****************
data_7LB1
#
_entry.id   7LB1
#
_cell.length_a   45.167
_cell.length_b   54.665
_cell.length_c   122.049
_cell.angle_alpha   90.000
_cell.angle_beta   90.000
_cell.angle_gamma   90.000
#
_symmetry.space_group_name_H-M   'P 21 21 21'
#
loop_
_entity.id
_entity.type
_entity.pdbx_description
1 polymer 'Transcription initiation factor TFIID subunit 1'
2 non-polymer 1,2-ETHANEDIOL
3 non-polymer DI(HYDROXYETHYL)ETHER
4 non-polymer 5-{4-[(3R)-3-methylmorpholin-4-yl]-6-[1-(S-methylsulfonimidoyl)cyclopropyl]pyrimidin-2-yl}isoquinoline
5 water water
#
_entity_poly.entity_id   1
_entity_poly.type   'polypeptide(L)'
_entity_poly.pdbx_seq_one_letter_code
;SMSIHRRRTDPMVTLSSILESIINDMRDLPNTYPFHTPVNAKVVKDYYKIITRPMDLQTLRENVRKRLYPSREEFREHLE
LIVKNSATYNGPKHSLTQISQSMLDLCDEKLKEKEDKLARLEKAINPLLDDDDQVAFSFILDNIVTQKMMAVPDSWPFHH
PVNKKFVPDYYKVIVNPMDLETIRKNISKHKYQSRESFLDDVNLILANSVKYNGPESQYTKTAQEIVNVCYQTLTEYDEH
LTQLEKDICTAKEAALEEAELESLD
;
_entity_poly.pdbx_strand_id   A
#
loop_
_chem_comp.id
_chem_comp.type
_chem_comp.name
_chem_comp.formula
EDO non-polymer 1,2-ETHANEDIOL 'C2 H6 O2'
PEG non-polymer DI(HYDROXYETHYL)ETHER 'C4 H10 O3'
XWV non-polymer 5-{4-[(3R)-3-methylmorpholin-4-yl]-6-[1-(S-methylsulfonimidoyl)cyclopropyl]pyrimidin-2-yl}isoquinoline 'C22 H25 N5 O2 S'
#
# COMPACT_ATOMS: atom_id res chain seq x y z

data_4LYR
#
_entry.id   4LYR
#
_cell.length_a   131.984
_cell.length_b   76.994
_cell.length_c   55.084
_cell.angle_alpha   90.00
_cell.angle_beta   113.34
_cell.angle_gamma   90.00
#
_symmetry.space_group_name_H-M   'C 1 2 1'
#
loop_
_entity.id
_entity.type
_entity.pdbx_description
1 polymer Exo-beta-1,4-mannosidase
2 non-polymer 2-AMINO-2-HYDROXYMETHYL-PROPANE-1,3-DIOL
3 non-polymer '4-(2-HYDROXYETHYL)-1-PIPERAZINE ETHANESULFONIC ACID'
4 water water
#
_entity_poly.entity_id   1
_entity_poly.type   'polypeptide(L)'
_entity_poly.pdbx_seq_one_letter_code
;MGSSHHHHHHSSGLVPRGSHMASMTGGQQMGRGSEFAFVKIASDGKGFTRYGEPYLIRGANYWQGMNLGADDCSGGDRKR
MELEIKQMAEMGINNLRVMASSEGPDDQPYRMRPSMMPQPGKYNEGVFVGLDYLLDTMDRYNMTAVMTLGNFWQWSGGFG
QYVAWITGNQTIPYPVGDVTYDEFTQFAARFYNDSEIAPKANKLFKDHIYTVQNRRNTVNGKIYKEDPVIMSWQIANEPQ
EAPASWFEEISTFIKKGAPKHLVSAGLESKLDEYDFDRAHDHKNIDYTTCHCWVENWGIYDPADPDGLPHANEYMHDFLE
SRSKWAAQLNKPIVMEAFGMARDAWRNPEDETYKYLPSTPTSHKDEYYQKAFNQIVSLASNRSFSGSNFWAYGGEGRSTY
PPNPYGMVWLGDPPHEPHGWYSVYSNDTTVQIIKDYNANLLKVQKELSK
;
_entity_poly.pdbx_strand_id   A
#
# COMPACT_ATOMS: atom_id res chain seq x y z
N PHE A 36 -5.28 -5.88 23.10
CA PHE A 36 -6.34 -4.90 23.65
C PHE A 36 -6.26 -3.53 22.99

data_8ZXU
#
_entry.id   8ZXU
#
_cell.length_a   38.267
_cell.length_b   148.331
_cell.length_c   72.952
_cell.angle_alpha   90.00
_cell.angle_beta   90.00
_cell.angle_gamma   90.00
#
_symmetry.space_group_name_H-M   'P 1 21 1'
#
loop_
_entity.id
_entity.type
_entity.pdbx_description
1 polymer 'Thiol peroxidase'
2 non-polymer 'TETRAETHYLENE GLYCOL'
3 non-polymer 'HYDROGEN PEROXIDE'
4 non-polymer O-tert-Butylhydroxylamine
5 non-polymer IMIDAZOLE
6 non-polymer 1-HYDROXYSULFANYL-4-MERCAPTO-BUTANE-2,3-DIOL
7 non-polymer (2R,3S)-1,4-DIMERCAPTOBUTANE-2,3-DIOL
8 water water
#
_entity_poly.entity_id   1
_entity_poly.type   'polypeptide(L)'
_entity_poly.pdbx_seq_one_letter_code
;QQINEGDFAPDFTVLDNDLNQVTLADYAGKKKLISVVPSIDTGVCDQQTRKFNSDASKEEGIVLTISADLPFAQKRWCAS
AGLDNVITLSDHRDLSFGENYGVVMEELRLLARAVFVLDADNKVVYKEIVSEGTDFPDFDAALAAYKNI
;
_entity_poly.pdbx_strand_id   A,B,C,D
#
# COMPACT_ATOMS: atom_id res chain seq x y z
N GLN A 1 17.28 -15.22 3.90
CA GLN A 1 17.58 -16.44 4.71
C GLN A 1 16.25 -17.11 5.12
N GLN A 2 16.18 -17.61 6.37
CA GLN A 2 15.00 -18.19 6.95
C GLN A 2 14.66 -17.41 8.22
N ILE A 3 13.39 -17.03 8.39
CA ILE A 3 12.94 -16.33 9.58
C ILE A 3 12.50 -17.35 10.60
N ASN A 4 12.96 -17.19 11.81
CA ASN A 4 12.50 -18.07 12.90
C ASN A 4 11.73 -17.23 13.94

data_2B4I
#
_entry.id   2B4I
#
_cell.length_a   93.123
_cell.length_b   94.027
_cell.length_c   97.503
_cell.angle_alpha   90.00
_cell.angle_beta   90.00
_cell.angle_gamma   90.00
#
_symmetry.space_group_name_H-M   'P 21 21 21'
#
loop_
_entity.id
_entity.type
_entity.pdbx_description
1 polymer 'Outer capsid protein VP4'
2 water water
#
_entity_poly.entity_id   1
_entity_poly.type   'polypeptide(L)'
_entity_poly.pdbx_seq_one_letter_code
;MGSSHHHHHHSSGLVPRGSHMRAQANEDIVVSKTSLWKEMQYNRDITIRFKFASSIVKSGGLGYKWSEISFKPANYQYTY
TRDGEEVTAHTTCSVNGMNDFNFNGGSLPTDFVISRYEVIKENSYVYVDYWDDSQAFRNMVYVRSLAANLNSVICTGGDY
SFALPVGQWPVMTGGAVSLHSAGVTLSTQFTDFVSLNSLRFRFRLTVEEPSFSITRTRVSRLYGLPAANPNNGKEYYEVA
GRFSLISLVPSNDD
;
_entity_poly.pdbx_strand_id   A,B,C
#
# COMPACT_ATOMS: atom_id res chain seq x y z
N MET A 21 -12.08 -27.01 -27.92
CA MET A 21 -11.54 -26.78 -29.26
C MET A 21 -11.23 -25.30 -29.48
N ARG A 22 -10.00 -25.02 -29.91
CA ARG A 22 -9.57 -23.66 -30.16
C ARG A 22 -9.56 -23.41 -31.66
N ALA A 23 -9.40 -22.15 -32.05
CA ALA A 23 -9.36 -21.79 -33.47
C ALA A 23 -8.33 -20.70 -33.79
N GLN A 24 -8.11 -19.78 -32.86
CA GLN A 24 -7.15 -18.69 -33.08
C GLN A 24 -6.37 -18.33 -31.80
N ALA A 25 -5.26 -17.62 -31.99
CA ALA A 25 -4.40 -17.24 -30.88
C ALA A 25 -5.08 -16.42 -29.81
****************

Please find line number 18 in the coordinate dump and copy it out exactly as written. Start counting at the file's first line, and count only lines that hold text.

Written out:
1 polymer 'Transcription initiation factor TFIID subunit 1'